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If you followed my advice and read all the way through
the plans before you start, you will have known to get two sheets of
plywood at the lumber store instead of one, and cut them both the same
way (6” off length-wise). For the second piece of plywood, you
can go with something a little less expensive than Birch. You can buy
a good 8’x 4’x ¾” plywood sheet for around
$25. Just like with the Birch tabletop piece, take your time and look
for a good sheet that is as straight and flat as possible and has as
few knots as you can find. Just like the top, have 6” cut length-wise
from one side to get a main piece that’s 8’x42”x3/4”.
Set the plywood on a sawhorse or your Lifetime table bow
side up if there is one. Cut the corners exactly the same way you did
for the tabletop. Try to be just as precise as you did for the tabletop
piece, as it will look much better when the railing is the same length
and width as the tabletop. Just as before, be careful cutting with the
jigsaw, as its pretty unforgiving if it comes into contact with your
body. And always use safety glasses.
Figure 17: Preparing the plywood
piece of the railing.
For the next step, you must decide how wide you want your
railing. I’ve found 5” works pretty well. It gives you some
nice elbowroom, yet doesn’t take too much playing area away from
Take a close look at Figure 18.1 below, as it clarifies the next step
Figure 18.1: Handmade 5” guide
Figure 18.2: Dark guideline & pilot hole for jigsaw
I am using a handmade guide to help me make a very precise
5” line around the edge of the plywood. You can use a couple pieces
of scrap wood to make a guide. Set the first piece of scrap wood on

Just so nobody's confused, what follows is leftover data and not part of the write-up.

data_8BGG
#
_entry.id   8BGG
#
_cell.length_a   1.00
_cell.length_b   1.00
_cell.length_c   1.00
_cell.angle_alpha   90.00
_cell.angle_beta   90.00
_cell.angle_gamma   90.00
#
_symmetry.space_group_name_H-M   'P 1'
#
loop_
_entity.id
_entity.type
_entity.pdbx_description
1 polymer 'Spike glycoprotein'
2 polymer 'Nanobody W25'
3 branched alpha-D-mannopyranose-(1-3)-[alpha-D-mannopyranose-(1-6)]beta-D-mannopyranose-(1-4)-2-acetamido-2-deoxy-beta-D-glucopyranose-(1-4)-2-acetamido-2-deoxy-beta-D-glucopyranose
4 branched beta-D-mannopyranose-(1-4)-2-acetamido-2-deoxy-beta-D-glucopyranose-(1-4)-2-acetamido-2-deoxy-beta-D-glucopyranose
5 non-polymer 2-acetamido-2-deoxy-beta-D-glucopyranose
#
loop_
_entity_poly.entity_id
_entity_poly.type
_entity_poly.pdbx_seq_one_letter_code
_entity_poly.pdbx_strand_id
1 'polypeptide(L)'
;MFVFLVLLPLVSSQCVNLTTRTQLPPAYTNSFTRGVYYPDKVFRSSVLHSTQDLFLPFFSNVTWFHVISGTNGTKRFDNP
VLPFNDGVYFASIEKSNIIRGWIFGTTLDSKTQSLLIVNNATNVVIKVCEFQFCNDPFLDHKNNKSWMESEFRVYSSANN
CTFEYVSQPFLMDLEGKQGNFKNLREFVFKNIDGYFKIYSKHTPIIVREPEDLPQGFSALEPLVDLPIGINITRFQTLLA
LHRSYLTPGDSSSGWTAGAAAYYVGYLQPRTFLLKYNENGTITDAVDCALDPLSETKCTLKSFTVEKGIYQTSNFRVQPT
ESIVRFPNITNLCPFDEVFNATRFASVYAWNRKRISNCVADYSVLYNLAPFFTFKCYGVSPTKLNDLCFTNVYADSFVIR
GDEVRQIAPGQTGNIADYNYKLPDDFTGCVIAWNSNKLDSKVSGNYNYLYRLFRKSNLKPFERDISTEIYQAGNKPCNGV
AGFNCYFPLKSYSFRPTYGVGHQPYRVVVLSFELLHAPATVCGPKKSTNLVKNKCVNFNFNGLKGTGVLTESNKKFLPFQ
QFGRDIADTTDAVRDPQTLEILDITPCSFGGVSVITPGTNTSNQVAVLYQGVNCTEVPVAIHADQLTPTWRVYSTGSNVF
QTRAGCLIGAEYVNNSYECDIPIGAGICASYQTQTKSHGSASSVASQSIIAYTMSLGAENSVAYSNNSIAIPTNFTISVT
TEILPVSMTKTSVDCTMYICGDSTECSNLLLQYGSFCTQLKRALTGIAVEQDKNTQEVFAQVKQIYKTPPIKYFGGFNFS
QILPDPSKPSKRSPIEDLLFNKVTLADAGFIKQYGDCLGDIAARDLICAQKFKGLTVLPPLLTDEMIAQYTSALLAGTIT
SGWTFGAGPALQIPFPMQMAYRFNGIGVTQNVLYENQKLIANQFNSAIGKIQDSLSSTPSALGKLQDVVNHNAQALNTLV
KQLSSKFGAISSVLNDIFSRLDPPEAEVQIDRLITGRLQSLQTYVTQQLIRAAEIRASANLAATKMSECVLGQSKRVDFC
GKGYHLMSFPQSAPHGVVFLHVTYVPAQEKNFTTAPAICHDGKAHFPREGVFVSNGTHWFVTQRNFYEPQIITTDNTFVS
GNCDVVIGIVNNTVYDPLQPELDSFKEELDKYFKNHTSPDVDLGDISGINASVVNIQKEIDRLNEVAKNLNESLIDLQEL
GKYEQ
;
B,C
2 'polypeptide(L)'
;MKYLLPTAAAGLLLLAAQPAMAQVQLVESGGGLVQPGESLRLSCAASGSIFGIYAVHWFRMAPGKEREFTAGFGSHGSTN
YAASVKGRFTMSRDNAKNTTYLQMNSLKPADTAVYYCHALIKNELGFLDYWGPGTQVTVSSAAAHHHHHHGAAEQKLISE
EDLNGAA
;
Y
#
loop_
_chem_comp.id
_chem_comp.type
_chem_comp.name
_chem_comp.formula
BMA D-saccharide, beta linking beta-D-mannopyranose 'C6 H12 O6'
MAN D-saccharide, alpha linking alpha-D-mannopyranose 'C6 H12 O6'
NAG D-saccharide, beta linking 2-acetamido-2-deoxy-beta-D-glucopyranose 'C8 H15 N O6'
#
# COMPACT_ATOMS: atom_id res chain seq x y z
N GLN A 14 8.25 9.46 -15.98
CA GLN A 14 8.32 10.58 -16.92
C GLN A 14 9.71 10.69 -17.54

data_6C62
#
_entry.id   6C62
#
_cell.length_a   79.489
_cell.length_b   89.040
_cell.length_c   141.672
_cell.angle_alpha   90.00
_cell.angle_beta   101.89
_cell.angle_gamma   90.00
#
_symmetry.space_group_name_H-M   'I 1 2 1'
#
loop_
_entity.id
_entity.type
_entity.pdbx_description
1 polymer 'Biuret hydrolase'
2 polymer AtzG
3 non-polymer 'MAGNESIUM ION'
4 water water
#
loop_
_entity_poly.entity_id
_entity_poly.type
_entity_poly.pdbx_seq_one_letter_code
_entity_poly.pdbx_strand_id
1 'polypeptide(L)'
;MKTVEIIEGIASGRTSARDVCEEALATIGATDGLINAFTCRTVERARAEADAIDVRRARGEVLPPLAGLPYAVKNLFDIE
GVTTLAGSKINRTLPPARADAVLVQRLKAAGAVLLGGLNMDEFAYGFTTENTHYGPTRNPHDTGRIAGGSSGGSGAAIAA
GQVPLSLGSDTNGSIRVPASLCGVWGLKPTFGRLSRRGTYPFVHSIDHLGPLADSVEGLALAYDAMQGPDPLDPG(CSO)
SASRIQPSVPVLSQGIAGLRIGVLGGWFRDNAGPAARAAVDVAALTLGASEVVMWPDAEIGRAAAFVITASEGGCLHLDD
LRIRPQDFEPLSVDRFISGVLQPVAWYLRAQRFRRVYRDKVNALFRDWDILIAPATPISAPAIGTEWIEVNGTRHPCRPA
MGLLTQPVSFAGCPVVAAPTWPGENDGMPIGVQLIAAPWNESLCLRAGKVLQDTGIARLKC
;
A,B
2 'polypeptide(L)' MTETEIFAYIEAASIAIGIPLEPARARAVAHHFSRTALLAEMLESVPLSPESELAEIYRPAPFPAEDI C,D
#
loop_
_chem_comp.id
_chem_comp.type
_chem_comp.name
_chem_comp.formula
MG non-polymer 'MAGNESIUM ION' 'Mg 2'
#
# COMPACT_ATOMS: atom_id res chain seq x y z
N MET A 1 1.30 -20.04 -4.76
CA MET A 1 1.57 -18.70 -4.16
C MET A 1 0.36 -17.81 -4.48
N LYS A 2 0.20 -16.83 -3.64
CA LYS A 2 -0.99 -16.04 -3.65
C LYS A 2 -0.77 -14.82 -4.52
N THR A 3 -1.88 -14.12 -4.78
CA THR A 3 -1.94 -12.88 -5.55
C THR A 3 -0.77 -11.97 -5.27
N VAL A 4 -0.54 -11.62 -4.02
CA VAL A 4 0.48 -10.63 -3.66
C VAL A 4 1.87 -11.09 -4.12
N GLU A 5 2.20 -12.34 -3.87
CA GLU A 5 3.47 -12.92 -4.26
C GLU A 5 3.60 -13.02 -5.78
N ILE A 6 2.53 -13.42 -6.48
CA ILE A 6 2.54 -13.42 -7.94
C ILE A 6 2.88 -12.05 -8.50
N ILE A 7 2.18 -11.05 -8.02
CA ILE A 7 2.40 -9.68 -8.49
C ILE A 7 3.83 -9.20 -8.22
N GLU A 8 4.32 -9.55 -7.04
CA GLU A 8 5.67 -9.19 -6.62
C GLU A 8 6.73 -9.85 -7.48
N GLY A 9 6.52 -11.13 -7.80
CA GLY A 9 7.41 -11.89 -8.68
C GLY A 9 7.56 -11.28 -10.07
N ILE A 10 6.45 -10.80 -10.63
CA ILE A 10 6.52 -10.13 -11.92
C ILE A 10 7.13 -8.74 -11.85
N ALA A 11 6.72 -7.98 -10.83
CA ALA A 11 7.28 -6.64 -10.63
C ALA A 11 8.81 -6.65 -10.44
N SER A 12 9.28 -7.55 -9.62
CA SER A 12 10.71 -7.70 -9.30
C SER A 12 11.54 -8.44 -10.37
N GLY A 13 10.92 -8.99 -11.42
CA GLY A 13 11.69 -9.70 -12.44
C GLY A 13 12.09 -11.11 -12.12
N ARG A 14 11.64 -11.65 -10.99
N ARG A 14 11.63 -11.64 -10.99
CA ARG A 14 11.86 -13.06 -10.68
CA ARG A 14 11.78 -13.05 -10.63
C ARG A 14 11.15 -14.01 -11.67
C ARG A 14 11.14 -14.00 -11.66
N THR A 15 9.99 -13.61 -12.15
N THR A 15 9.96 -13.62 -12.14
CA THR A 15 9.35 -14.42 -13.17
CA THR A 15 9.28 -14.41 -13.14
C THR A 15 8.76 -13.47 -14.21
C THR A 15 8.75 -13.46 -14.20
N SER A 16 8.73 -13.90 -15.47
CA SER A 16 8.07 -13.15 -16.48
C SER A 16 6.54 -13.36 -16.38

top so that (pencil included) you measure 5” from the edge. Make
a mark across the underside of the scrap wood. Use this mark on the
underside as a reference point to screw or nail the second (bottom)
piece of scrap wood to the bottom of the first piece. I actually tape
the pencil onto the end of the guide to ensure I have an exact 5”
measurement all the way around the table. This helps the pencil hold
firmly against the guide.
Move the guide, with the pencil as shown in Figure 18.1,
slowly around the circumference of the table marking a dark line as
you go. See Figure 18.2 for what the finished product should look like.
The darker the line, the better you will be able to see during the next
cut when sawdust is everywhere.
To establish a starting point for the jigsaw, you’ll
need to drill a ½” pilot hole (or whatever size is required
for your jigsaw) near the inside of the line (see Figure 18.2). This
is where you will start cutting to remove the centerpiece. Remember,
you’re keeping the outer ring, not the centerpiece. Cut accordingly.
For this step, a second person is almost essential as
handling the two pieces of wood will get cumbersome for one person to
handle the closer you get to completely cutting out the centerpiece.
Your helper can hold both sides of the wood as you cut. The centerpiece
should naturally fall away from the outside ring as you cut.
Here is what you want to end up with (see Figure 18.3).
The final product is an 8’x42”x3/4” rounded rectangular
ring that is 5” wide. Sand down the rough areas and edges as much
as you can. It doesn’t have to be perfect, but you don’t
want to have any jagged edges that the foam or Naugahyde material might
catch and rip on.
Figure 18.3: The wood base of the railing